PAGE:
Let’s be honest and admit that the DC universe of films hasn’t had as many hits as the Marvel ones. Wonder Woman was their first true one, and while I did enjoy Batman V Superman and Justice League, they were still forgettable for the most part. Now it looks as though Warner Bros. and DC are changing the tide (yup, time for some water puns) with their release of Aquaman. While it tends to run longer than it should and has minor hiccups with the plot and pacing, it’s still one of the best entries in the DC universe that’s sure to make waves at the box office.
I think a lot of people were surprised when director James Wan (The Conjuring, Furious 7) decided to helm this project, but he does a good job for the most part. Jason Momoa stars as Arthur Curry, the son of Queen Atlanna (Nicole Kidman) of Atlantis, and Thomas Curry (Temuera Morrison), a human lighthouse keeper who finds her washed ashore after fleeing from an arranged marriage twenty-some years ago. As most of us have seen by now in Justice League, Arthur is known around the world as Aquaman, endowed with superhuman strength, swimming speed, durability, and the power to communicate with most marine life under the sea. Like Batman says, he can talk to fish.
Taking place after the events in Justice League, things kick off with a group of pirates attacking a submarine, one of them being the infamous David Kane, who later becomes Black Manta (Yahya Abdul-Mateen II) after a turn of events involving Arthur’s stopping the pirates and a run-in with David and his father. Not long afterwards, Princess Mera (Amber Heard) seeks out Arthur’s help as Atlantis is coming under the rule of his half-brother Orm (Patrick Wilson) who is looking to start a war between their people and mankind on Earth’s surface. Highly reluctant in doing so, Arthur decides to help as he and Mera go on a quest to find a magic trident that will grant him the power to fight Orm and save both our worlds, if Black Manta and his experimental Atlantean power suit along with Orm’s soldiers don’t kill them first.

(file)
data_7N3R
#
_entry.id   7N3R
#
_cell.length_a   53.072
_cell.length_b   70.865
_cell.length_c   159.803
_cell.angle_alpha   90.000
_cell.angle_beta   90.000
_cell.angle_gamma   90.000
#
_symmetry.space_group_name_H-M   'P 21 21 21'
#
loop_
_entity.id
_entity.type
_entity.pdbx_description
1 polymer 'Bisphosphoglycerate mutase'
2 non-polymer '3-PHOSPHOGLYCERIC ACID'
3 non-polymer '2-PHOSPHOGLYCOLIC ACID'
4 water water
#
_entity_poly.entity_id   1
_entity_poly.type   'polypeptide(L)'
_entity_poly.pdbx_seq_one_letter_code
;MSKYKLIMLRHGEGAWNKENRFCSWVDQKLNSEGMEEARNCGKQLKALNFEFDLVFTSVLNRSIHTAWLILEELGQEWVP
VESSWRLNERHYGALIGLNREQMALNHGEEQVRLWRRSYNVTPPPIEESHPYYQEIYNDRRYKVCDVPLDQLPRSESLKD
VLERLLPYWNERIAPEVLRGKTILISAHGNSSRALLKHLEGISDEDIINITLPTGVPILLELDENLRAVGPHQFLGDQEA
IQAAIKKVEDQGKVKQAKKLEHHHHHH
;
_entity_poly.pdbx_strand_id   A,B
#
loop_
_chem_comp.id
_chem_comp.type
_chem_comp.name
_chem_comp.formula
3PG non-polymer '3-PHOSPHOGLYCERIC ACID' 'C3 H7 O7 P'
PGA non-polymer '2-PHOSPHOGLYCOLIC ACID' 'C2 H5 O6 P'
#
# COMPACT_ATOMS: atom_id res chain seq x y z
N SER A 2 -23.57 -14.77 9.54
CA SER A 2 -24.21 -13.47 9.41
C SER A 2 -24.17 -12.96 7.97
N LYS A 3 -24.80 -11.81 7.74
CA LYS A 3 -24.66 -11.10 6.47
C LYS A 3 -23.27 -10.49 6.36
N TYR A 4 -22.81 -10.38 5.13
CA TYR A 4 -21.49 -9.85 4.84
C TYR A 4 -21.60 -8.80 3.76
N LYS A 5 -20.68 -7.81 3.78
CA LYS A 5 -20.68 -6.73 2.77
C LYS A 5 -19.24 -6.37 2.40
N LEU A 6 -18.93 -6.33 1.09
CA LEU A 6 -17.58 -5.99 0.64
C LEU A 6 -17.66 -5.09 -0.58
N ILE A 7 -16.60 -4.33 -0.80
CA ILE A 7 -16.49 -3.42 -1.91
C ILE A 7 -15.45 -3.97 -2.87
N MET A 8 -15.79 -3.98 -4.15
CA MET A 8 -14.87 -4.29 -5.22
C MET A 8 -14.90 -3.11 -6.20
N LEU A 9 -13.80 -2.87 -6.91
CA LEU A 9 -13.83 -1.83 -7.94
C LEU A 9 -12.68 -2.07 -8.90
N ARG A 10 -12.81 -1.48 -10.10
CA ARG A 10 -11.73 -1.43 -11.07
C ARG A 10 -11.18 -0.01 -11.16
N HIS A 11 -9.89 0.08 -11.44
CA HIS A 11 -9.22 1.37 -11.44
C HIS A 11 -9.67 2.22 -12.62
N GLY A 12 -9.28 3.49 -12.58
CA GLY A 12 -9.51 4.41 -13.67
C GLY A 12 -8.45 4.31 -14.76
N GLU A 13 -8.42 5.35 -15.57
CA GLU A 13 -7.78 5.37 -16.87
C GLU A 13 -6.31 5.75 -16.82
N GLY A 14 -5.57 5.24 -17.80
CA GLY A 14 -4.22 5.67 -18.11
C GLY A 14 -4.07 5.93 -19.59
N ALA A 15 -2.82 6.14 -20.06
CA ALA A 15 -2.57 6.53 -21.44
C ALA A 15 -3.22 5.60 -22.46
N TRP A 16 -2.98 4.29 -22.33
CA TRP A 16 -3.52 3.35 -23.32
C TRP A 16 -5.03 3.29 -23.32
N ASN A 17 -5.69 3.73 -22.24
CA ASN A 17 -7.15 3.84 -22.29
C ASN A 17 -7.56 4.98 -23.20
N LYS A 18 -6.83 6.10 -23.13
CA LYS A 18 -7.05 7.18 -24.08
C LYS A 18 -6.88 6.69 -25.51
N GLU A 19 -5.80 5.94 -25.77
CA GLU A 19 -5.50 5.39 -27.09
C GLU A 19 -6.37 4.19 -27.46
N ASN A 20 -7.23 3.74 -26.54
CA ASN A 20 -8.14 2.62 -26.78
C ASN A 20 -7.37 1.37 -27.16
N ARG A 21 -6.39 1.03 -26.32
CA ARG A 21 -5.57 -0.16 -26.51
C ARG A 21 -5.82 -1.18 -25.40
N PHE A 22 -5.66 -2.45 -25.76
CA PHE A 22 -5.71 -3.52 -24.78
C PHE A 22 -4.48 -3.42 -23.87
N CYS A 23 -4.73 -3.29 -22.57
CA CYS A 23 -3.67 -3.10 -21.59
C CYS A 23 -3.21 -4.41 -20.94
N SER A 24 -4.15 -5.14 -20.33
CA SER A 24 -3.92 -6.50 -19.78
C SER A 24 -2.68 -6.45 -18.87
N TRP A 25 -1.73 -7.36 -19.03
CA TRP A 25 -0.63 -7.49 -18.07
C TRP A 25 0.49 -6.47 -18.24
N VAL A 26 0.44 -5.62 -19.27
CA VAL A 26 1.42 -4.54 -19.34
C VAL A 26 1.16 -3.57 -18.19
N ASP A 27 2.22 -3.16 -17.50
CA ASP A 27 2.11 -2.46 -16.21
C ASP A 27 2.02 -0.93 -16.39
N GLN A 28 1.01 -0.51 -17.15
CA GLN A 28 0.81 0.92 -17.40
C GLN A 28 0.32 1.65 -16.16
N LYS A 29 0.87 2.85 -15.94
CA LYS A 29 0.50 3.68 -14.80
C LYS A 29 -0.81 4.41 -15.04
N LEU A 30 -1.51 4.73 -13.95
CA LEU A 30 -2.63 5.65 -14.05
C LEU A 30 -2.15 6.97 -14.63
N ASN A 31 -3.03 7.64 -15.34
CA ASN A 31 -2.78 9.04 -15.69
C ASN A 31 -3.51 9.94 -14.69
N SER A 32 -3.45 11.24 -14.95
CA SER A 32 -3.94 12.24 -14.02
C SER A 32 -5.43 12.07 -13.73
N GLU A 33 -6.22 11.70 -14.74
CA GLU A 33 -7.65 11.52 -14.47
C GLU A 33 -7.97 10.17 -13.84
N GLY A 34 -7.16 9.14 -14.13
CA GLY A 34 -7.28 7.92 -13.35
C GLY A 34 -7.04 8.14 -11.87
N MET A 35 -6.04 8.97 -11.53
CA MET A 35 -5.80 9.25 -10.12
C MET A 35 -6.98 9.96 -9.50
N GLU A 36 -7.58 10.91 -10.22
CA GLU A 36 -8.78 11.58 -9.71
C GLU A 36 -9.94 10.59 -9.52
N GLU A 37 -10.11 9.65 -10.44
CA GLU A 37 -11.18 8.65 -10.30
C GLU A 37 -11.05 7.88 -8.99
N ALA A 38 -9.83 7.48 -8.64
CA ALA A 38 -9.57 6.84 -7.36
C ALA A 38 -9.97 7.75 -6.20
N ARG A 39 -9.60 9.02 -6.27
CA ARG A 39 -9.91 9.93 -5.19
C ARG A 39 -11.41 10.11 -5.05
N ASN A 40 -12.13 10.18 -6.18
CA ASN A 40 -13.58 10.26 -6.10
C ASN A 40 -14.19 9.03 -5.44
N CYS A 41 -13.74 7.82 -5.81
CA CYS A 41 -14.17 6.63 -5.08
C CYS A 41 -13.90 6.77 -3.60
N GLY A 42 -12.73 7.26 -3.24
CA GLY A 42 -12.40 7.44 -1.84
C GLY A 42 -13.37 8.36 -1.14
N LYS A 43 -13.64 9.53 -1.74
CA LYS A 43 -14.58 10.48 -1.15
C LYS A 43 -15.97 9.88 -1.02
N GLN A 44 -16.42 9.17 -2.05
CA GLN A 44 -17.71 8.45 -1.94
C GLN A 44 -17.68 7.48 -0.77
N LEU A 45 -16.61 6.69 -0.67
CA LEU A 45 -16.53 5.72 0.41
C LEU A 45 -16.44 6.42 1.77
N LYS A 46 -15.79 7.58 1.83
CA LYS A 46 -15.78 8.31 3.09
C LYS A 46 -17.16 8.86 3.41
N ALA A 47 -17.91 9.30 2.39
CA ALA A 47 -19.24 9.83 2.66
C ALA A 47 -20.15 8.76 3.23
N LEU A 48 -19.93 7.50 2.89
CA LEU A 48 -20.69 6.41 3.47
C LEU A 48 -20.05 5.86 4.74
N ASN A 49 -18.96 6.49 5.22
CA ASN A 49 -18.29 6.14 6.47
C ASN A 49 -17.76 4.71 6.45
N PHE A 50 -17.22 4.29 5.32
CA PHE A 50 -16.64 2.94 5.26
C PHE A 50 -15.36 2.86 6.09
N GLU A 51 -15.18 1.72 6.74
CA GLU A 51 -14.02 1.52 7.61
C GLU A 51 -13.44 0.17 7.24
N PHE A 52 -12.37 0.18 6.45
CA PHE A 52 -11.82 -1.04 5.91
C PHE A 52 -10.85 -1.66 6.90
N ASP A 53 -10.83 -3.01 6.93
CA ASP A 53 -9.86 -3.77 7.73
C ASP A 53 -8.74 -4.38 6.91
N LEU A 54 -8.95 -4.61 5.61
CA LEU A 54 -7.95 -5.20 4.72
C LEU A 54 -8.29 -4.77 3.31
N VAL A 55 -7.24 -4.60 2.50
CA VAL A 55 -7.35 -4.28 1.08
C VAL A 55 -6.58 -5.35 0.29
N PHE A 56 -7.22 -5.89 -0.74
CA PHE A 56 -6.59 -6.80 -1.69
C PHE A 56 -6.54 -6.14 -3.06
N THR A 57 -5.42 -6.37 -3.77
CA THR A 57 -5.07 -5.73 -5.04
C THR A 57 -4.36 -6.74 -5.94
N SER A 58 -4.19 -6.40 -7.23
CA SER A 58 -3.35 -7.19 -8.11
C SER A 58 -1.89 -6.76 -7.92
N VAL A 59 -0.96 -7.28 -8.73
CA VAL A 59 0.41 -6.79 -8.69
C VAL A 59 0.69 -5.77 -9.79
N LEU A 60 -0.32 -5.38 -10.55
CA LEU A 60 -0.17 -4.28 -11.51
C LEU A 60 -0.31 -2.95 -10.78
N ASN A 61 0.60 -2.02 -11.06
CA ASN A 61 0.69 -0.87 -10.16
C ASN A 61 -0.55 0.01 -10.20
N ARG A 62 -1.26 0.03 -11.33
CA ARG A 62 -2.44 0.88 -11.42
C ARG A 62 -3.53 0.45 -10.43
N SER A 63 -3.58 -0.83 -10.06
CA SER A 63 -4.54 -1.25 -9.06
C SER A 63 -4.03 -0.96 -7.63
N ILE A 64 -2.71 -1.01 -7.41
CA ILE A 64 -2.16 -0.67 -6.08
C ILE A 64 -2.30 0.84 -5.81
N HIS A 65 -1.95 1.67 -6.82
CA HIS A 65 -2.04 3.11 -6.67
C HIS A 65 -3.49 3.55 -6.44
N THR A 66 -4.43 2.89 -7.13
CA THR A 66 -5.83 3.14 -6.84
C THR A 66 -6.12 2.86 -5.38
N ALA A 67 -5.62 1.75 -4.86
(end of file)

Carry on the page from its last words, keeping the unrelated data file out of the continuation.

While the movie runs a bit long in the tooth and sometimes loses its way, I still had a good time watching it as the action bits were on point, and the dramatic moments were a nice touch as well. One of the reasons I think the film loses track at times is that it tries to fit too much into one movie. For the most part James Wan makes it work, as the special effects are great and the story does come together by the end. But trying to stuff in multiple villains and even some romance-comedy moments tended to throw its momentum off. I have to admit though that the lighter tone of the movie is a welcomed change of pace from all of the previously “dark” themes of the other DC titles.
The cast is great and play their roles perfectly too, especially surprise ones like Willem Dafoe as Vulko, a mentor to Arthur and counselor to Orm, and Dolph Lundgren (brilliant in Creed 2) who plays Mera’s father King Nereus, though observant comic book fans will know this character was changed to be her dad instead of soon-to-be hubby. And while she didn’t appear in the Mary Poppins sequel, the great Julie Andrews instead voices a gigantic Kraken-like creature at the bottom of the ocean that’s a mind-blowing bonus for the movie.
As I mentioned earlier, the special effects are well done and make you feel like you’re watching an underwater continuation of James Cameron’s Avatar mixed with the neon glow of Blade Runner. Speaking of which, I’m probably one of the few that loved Rupert Gregson-Williams’ 80’s synth soundtrack, which helped make floating through Atlantis feel even more like the cyberpunk classic (there’s a part where Arthur and Mera are cruising around the city in her ship with synth playing that’s highly reminiscent of the spinner flying scene in Blade Runner). Soundtrack, please!
Even while running nearly two and a half hours and hitting some rough patches with some pacing issues, I still enjoyed Aquaman as it brought some welcome comedic moments the DCEU films have been sorely lacking for a while now. A solid cast with some surprising and welcomed choices in the roster, with plenty of action and dramatic moments accompanied by a cool synth-filled soundtrack ensure this film will make a tidal wave of cash at theaters.